WeWork wriggling out of property leases in Hong Kong
The potential retreat comes shortly after the cash-strapped co-working company said it plans to expand its footprint in the city
Hong Kong — WeWork, the cash-strapped co-working company whose initial public offering (IPO) failed, is weighing giving up office floors in at least half a dozen locations in Hong Kong, one of the world’s most expensive property markets.
New York-based WeWork is considering surrendering a portion of a recently signed lease in Wan Chai, near Hong Kong’s central business district, according to people familiar with the matter. The firm leased four floors, or around 5,574m2, for nine years in the Hopewell Centre in August, one of the people said, asking not to be identified because the details are private.
Agents are approaching clients on behalf of WeWork to replace it in five other locations across the city, another person said. Those locations are in various stages of renovation but WeWork would consider relinquishing them if it finds companies willing to take over, that person said.
The decision to review the space comes as WeWork slows its expansion to stem losses and convince investors its business model is viable after a dramatic financial implosion. After pulling its IPO in September, the troubled group received a $9.5bn (R140bn) rescue package from SoftBank Group in exchange for a raft of changes, including the ouster of co-founder Adam Neumann.
No new buildings
SoftBank’s billionaire founder Masayoshi Son said on Wednesday that WeWork would stop adding new buildings for the next two to four years. Son also said there would be no more rescues, calling WeWork an exception. He added WeWork could generate $1bn in annual profit in four to six years.
The potential retreat in Hong Kong comes after WeWork said just last week that it plans to expand its footprint in the city and open four new locations this quarter. Some of those are among the spaces it is now looking to vacate.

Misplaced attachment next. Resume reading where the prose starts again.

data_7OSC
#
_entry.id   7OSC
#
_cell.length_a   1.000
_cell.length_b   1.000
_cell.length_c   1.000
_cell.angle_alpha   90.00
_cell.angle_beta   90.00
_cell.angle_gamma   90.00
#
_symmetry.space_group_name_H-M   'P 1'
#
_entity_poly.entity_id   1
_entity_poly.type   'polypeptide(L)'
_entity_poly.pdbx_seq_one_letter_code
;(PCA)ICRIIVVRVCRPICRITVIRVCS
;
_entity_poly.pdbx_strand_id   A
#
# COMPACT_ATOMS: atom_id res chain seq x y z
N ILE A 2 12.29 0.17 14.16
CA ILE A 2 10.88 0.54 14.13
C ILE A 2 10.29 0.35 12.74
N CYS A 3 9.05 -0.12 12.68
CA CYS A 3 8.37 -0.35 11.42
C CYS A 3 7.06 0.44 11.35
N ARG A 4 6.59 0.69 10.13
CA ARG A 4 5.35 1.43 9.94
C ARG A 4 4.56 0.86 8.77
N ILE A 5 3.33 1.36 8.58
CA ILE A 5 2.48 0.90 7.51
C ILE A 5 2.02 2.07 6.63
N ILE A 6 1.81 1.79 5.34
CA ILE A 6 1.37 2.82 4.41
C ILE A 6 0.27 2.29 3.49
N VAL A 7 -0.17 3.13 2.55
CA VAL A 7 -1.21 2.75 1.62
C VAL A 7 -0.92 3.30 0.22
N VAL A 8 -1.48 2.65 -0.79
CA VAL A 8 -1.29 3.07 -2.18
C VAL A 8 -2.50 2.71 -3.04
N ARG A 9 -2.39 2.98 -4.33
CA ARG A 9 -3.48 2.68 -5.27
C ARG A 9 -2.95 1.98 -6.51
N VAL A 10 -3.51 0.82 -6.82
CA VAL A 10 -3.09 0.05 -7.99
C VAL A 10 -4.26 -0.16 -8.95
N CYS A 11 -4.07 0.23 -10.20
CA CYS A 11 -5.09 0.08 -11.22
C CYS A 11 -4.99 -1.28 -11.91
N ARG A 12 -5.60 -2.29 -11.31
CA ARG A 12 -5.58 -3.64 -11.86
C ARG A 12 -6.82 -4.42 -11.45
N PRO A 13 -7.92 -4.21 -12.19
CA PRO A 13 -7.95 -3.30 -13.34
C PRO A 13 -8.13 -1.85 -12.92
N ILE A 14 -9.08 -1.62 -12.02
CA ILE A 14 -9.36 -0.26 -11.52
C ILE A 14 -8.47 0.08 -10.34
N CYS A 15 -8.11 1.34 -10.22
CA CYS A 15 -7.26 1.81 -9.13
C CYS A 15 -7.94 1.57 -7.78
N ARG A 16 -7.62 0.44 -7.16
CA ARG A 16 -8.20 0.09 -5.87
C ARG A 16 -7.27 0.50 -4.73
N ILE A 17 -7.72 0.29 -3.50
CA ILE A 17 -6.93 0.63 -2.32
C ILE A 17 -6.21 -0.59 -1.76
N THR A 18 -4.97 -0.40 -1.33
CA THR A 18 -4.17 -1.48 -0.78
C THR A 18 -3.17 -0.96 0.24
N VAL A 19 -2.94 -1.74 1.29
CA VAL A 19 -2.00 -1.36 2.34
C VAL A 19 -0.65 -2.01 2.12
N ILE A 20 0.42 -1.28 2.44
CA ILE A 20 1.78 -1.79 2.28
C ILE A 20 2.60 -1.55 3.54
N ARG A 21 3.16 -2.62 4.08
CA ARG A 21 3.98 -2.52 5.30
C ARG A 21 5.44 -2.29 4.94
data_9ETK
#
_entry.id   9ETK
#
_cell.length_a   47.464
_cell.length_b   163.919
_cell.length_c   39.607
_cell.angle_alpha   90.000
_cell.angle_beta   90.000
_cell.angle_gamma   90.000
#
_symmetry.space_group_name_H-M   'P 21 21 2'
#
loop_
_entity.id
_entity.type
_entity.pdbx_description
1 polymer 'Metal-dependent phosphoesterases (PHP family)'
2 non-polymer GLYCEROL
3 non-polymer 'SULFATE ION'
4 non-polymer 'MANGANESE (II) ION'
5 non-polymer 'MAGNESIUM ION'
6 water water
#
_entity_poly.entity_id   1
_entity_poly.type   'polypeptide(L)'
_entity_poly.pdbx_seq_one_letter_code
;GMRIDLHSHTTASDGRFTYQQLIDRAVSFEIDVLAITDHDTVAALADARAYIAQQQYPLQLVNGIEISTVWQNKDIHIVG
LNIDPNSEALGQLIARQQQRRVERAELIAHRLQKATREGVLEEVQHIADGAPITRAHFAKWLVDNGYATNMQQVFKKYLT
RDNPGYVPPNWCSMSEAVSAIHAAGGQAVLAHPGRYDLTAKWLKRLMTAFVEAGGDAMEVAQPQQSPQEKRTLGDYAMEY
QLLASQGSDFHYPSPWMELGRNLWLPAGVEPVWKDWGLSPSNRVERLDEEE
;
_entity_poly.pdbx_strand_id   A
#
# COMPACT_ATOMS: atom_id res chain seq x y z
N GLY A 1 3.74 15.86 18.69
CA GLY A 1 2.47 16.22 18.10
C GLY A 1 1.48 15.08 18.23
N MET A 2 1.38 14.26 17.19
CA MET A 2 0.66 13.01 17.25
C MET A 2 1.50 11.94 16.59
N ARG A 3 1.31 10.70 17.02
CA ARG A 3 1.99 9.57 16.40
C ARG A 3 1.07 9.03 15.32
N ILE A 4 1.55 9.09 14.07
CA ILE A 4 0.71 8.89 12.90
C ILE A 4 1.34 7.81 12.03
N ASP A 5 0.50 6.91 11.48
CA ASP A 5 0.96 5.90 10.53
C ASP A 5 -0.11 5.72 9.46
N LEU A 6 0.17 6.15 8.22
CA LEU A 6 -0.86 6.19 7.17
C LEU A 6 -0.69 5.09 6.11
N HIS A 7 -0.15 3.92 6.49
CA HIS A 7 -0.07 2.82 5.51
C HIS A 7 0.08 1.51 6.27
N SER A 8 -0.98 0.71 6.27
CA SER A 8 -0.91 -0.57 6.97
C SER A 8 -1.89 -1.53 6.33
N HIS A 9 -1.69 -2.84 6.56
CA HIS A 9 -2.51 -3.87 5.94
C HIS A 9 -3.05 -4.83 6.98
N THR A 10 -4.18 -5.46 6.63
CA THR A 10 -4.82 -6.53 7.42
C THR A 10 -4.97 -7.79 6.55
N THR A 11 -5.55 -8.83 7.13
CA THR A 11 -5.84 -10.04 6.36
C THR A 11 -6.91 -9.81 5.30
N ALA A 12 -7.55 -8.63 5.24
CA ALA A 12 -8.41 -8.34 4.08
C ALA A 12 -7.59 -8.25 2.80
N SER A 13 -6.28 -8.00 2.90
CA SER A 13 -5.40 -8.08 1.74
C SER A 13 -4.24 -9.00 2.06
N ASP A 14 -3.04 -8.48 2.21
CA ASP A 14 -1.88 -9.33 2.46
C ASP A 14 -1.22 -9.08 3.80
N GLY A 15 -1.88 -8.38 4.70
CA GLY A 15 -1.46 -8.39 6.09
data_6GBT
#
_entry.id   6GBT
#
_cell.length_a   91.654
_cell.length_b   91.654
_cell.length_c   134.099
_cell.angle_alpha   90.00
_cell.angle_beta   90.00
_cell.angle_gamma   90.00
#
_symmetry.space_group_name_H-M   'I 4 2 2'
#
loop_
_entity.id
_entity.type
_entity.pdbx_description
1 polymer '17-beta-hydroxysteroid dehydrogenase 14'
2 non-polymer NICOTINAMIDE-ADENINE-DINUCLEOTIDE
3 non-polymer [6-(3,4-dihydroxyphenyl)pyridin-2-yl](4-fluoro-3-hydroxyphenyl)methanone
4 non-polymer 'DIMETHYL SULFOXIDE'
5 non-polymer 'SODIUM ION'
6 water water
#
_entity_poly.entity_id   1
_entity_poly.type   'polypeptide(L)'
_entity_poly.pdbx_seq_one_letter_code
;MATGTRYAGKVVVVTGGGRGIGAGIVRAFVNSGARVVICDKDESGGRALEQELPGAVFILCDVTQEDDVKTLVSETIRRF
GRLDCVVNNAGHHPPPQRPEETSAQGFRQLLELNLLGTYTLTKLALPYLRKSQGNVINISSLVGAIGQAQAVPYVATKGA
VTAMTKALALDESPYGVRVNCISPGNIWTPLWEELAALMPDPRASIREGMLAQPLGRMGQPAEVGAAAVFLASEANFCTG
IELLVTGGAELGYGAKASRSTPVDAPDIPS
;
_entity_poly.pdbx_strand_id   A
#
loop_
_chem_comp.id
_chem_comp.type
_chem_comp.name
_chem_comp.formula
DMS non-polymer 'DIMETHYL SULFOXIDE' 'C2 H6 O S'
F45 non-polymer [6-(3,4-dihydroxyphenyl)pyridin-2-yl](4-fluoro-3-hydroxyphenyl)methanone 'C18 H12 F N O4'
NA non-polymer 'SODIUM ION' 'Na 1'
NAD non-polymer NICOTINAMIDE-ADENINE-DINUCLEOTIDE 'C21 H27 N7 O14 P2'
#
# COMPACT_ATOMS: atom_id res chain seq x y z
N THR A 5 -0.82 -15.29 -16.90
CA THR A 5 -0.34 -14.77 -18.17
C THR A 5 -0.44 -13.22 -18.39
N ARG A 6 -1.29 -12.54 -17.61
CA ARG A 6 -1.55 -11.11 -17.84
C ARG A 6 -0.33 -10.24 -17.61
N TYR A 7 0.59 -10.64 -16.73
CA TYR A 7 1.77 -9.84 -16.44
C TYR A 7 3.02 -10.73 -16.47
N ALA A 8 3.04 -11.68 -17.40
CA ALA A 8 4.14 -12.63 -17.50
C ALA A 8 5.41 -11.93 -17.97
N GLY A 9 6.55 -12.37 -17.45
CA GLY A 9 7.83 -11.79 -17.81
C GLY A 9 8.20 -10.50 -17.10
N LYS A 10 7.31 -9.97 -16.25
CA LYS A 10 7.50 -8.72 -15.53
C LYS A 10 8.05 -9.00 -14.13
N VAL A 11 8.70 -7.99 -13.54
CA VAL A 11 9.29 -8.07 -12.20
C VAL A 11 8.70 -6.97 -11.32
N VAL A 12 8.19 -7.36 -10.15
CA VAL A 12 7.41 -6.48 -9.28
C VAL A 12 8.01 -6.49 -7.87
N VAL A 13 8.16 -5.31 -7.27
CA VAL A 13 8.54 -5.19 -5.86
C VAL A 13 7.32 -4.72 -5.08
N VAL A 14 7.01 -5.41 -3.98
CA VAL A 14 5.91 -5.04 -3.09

“New executive leadership is evaluating our operations and assets across all geographies, including Hong Kong,” a spokesperson for WeWork said in an e-mail. “We are fully committed to improving the business and ensuring our long-term viability to the benefit of our landlords, members, and employees.”
Hopewell Holdings, the Wan Chai building’s landlord, didn’t immediately respond to a request for comment.
WeWork’s new management is also is re-assessing whether to proceed with about 28 potential office deals in London, its second-largest market. The deals under review are at varying stages, from a preliminary inspection of promising properties to detailed talks.
The co-working company started its Hong Kong business in 2016 and quickly became the most aggressive shared-office operator in the city. It’s now secured 16 locations with nine under operation, the company said Wednesday.
In Singapore, WeWork also has an established presence. In July, CapitaLand Commercial Trust — one of the city-state’s largest commercial real estate investment trust — said it will lease out 21 Collyer Quay, a 21-storey building in the financial district currently occupied by HSBC Holdings.
A CapitaLand Commercial Trust spokesperson said on Wednesday that a binding lease agreement for a period of seven years starting from the second quarter of 2021 hasn’t changed.